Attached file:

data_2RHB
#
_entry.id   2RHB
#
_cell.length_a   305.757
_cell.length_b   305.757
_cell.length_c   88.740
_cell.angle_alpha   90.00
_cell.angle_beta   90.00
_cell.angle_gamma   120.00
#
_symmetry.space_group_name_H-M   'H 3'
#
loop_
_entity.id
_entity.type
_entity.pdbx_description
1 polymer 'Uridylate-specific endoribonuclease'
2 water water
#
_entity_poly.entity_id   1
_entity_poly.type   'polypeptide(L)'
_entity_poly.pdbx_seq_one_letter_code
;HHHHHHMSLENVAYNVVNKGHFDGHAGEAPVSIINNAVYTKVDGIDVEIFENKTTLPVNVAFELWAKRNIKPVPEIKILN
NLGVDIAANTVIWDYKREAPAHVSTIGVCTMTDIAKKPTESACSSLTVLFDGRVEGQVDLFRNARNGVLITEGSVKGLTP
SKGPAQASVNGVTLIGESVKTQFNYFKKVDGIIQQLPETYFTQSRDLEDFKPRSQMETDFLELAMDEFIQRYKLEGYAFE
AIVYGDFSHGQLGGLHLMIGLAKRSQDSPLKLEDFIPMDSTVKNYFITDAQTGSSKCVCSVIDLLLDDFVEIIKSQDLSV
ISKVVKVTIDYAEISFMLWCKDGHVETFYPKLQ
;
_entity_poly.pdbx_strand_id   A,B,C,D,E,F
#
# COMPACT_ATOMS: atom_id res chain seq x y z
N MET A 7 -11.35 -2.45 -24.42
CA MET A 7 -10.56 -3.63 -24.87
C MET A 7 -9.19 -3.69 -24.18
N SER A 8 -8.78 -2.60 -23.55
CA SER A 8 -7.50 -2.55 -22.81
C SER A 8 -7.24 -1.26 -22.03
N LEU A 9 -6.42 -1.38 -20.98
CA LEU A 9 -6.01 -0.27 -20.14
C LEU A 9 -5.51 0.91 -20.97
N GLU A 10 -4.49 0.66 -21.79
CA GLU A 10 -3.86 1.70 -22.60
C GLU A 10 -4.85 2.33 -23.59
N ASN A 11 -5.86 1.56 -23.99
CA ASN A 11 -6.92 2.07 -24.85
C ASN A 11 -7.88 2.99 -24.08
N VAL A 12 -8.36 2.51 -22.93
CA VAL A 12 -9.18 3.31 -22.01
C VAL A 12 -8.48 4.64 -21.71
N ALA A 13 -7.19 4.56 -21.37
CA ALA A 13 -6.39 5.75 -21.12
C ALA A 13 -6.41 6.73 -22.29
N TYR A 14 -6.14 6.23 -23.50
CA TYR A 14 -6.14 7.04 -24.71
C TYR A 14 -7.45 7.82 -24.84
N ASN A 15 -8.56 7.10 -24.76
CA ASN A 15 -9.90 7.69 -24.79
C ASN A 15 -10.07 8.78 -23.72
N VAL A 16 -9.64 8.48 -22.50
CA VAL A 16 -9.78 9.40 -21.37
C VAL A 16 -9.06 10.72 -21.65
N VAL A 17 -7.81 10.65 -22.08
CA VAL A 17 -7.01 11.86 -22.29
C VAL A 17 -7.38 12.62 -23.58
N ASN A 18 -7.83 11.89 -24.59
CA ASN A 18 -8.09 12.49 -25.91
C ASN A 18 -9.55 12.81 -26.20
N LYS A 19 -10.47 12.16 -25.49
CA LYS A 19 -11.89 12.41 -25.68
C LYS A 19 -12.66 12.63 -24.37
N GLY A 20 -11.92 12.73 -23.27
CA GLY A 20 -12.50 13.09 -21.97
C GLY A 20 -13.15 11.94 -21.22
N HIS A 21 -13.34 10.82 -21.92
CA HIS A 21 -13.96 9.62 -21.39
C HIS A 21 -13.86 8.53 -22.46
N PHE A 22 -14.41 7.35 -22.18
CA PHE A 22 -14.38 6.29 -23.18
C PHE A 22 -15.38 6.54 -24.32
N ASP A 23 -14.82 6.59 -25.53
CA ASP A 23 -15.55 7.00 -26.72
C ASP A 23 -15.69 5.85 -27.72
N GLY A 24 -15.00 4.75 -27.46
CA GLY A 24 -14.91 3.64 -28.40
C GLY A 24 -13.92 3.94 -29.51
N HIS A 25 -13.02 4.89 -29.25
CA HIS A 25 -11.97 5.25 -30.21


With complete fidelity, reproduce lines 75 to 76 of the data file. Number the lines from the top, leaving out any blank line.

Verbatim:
N HIS A 21 -13.34 10.82 -21.92
CA HIS A 21 -13.96 9.62 -21.39